and 100 degrees, 49.09 minutes west longitude."

She rolled her eyes and said, "You must be a
Republican."

"I am," replied the man. "How did you know?"

"Well," answered the balloonist, "everything
you told me is technically correct, but I have no idea
what to do with your information, and I'm still lost.
Frankly, you've not been much help to me."

The man smiled and responded, "You must be a
Democrat."

"I am," replied the balloonist. "How did you
know?"

"Well," said the man, "you don't know where
you are or where you're going. You've risen to where
you are, due to a large quantity of hot air. You made a
promise that you have no idea how to keep, and you
expect me to solve your problem. You're in exactly the
same position you were in before we met but, somehow,
now it's my fault."

Re:Story time! (5, Funny)

Guppy06 (410832) | more than 9 years ago | (#10515023)

"She lowered her altitude and spotted a man in a boat below."

"You are at 31 degrees, 14.97 minutes north latitude and 100 degrees, 49.09 minutes west longitude."

And none of them thought it was peculiar that the man was in a boat in the middle of the Texas desert, thust demonstrating the complete ineptitude of both parties.

Here's a wrench for you (1, Interesting)

karlandtanya (601084) | more than 9 years ago | (#10514870)

It isn't speech at all.


It's a file that I have on my computer.


I told some other people where I keep my file, and I let them come look at if they want.


If there's too many people looking at my file on my computer, I may pay my friend with a bigger computer to keep my file for me. And if some people want to look at my file, I may send them to my friend, who is keeping my file on his computer.


So, you see, it isn't speech at all.


It's property.

Re:Here's a wrench for you (1)

atta1 (558607) | more than 9 years ago | (#10514978)

Ahhh... but what about DeCSS? If we as group argue that our website is a file and not speech, we cannot also argue that raw code is speech and not a file. We can't have it both ways.

This is a direct result of finance reform (3, Insightful)

jludwig (691215) | more than 9 years ago | (#10514874)

Don't blame the FEC, these guys are following orders - this shows how silly the notion of campaign finance reform/regulation really is. Instead of having the desired effect (make the contest more fair, I suppose), you quickly find that people are clever enough to cheat the system. Sinclair's recent "news" documentary about Kerry (http://www.theiowachannel.com/politics/3803572/de tail.html [theiowachannel.com] ) *and* Moorse's F911 both fall into this category, both sides are doing it. Either one is really just a long political advertisement.

Its just like a complicated tax code; people find, exploit and profit off of loopholes and an unneccessarily complicated system. Make the system simple (flat tax for example) and stupid things like this don't happen. Let the candidates take as much money from whoever they want and spend it in any way they please and you'll find these awful "side-effects" of dumb legislation go away. You can't tell people how to spend their money and suggesting that gagging political organizations (or in the Sinclair/Moorse cases passionate individuals) during some artifical timeframe before an election is appropriate is simply unacceptable.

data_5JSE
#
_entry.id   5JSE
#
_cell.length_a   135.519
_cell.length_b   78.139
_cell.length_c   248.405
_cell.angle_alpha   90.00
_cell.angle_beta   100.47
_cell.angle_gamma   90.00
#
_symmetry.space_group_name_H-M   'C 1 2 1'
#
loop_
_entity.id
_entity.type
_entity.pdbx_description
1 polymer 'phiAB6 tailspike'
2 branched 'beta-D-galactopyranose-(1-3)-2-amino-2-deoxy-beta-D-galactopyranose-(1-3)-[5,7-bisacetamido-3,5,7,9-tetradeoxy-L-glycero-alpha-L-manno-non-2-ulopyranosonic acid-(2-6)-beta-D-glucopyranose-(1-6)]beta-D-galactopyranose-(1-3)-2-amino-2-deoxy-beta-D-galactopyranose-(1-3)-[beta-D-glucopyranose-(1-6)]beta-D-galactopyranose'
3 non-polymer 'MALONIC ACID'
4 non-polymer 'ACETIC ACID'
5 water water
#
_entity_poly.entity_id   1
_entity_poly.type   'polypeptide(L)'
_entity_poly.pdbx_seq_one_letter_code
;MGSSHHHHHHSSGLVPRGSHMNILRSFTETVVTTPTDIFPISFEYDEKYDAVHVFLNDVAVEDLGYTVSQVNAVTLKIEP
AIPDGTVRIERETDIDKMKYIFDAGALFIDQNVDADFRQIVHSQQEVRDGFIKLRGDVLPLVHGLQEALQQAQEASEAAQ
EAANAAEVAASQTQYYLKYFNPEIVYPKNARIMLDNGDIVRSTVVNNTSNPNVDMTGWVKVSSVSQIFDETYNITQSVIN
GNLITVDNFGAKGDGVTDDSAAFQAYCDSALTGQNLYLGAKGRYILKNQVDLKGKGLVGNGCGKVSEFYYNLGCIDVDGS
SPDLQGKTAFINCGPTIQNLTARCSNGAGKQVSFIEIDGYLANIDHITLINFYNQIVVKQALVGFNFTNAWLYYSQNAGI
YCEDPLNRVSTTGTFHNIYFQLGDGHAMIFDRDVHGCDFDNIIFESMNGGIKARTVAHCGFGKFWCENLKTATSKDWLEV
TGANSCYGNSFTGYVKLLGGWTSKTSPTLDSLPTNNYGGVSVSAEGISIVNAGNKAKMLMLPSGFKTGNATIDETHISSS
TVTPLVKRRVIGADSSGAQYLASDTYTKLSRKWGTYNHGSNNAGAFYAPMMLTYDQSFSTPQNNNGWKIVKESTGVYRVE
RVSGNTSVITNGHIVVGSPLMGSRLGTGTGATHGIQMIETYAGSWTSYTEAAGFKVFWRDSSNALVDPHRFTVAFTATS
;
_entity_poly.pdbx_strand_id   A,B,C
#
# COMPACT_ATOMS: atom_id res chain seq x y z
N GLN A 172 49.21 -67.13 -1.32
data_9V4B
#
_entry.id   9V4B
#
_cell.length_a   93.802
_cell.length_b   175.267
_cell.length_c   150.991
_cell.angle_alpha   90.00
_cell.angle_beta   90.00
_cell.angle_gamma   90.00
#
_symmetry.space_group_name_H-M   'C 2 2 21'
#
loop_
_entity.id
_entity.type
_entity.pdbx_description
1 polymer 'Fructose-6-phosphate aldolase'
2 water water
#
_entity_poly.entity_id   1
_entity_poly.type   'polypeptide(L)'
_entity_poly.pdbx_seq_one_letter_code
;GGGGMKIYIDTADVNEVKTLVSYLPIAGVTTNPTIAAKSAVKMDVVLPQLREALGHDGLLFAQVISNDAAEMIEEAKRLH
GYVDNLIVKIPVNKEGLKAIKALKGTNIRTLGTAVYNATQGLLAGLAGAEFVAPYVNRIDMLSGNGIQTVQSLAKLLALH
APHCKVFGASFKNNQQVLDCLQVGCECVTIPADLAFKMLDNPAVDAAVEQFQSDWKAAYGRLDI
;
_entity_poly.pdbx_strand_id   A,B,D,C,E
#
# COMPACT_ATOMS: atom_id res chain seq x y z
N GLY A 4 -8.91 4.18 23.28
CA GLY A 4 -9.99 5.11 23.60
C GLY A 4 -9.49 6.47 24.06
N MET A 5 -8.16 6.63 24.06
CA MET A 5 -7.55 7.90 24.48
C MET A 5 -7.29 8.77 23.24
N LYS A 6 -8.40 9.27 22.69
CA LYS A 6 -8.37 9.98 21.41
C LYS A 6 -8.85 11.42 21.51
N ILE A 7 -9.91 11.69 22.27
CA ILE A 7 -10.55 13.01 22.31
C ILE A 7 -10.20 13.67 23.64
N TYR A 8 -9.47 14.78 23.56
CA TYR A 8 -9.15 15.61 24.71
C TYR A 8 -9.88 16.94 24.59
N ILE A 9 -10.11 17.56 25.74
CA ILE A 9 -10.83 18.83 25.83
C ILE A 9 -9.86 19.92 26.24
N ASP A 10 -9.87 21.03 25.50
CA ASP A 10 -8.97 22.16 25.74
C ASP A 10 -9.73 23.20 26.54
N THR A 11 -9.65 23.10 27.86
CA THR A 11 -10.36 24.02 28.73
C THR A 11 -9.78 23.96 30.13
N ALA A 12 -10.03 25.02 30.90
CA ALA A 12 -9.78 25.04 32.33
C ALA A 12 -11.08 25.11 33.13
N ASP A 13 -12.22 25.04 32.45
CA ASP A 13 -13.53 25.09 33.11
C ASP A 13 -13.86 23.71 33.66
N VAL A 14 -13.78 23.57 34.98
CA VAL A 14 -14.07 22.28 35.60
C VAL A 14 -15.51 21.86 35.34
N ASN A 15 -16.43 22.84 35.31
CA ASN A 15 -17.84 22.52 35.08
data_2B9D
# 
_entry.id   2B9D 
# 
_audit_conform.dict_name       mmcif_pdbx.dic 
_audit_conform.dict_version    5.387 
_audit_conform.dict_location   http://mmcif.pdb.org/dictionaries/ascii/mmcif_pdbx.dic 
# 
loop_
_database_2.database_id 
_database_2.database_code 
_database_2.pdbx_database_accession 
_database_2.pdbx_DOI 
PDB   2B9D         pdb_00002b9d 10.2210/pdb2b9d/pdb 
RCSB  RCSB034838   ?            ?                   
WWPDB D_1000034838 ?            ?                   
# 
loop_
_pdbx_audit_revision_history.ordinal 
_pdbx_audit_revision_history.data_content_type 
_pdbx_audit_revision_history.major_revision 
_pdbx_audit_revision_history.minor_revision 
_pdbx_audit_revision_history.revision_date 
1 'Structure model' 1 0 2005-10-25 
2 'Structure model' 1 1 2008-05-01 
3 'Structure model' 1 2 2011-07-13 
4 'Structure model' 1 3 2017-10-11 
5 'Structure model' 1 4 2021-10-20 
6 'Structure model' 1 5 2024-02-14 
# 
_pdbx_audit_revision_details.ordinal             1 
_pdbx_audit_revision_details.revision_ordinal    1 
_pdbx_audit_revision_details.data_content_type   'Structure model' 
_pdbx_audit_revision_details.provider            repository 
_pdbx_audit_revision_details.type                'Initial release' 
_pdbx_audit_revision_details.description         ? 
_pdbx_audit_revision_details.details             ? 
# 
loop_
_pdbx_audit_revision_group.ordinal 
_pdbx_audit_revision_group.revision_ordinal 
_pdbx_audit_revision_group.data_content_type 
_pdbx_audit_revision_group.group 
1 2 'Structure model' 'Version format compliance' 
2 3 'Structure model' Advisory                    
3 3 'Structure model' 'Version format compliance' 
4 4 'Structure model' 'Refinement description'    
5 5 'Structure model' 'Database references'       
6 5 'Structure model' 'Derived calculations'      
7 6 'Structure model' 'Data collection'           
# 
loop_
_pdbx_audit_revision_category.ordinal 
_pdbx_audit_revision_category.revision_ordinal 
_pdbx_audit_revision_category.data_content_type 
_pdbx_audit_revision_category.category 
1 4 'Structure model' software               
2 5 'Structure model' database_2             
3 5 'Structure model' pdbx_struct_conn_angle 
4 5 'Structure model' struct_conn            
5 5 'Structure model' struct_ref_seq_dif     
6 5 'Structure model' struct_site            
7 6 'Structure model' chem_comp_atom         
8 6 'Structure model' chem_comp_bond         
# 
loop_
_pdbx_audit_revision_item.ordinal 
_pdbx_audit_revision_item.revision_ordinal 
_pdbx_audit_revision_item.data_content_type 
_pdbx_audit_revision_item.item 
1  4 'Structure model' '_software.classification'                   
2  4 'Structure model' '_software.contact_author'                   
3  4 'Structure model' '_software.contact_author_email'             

Jurisdiction (1)

rossdee (243626) | more than 9 years ago | (#10514896)

How can the FEC 'regulate' political web sites that are hosted in other countries than the US?

so now online's "safe" just like tv and elections? (1)

the_REAL_sam (670858) | more than 9 years ago | (#10514902)

oh, yea, so they can stop corruption in elections like they did with the federal election process and television campaigning?

(+1 sarcastic)
(-1 funny)

Just a reminder (2, Informative)

fontkick (788075) | more than 9 years ago | (#10514908)

"Congress shall make no law respecting an establishment of religion, or prohibiting the free exercise thereof; or abridging the freedom of speech, or of the press; or the right of the people peaceably to assemble, and to petition the Government for a redress of grievances."

"Abridge (v. t.) To make shorter; to shorten in duration; to lessen; to diminish; to curtail"

Someone circle the word "abridge" in the dictionary and mail it to Congress.

RTFA (4, Informative)

OverlordQ (264228) | more than 9 years ago | (#10514912)

U.S. District Judge Colleen Kollar-Kotelly in Washington ordered the FEC to rewrite 15 rules, including regulations exempting Internet ads from the 2002 campaign finance law. The law bars outside groups from coordinating television and radio advertisements with candidates.


The court ruled that political advertisements on the Internet weren't exempt from a 2002 law that required them to be financed with federally regulated funds.


They're talking about regulating the ads used by the different campaigns and them working with groups like 509's.

Hardly a "OMG MY RIGHTS" issue.

Re:RTFA (1)

the morgawr (670303) | more than 9 years ago | (#10515054)

Let's say I really don't like one candidate because I disagree with him on a particular issue. Let's also say that because internet advertising is comparably cheep, I buy a run a banner ads that expresses my view. Under this regulation I am restricted in certain ways from doing just that. So......

OMG MY RIGHTS ARE BEING TAKEN AWAY!!!!!!

Here we go again (1)

Lord Apathy (584315) | more than 9 years ago | (#10514913)

Another attepted by the unknowing to led what they do not understand. They will pass their laws, they will rattle their chains, they will bang their fist and in the end what will it mean. Zip and shit is what it will mean.

Look at that past few years of what all the attemps to control the Internet have done. Not much. They have tried to stop music on the net. It is still there just as available as it always was. They have tried to stop the spread of pornographics, legal and illegal, it failed. Porn is just as available as before. They have tried to curb pirated software, that has failed too.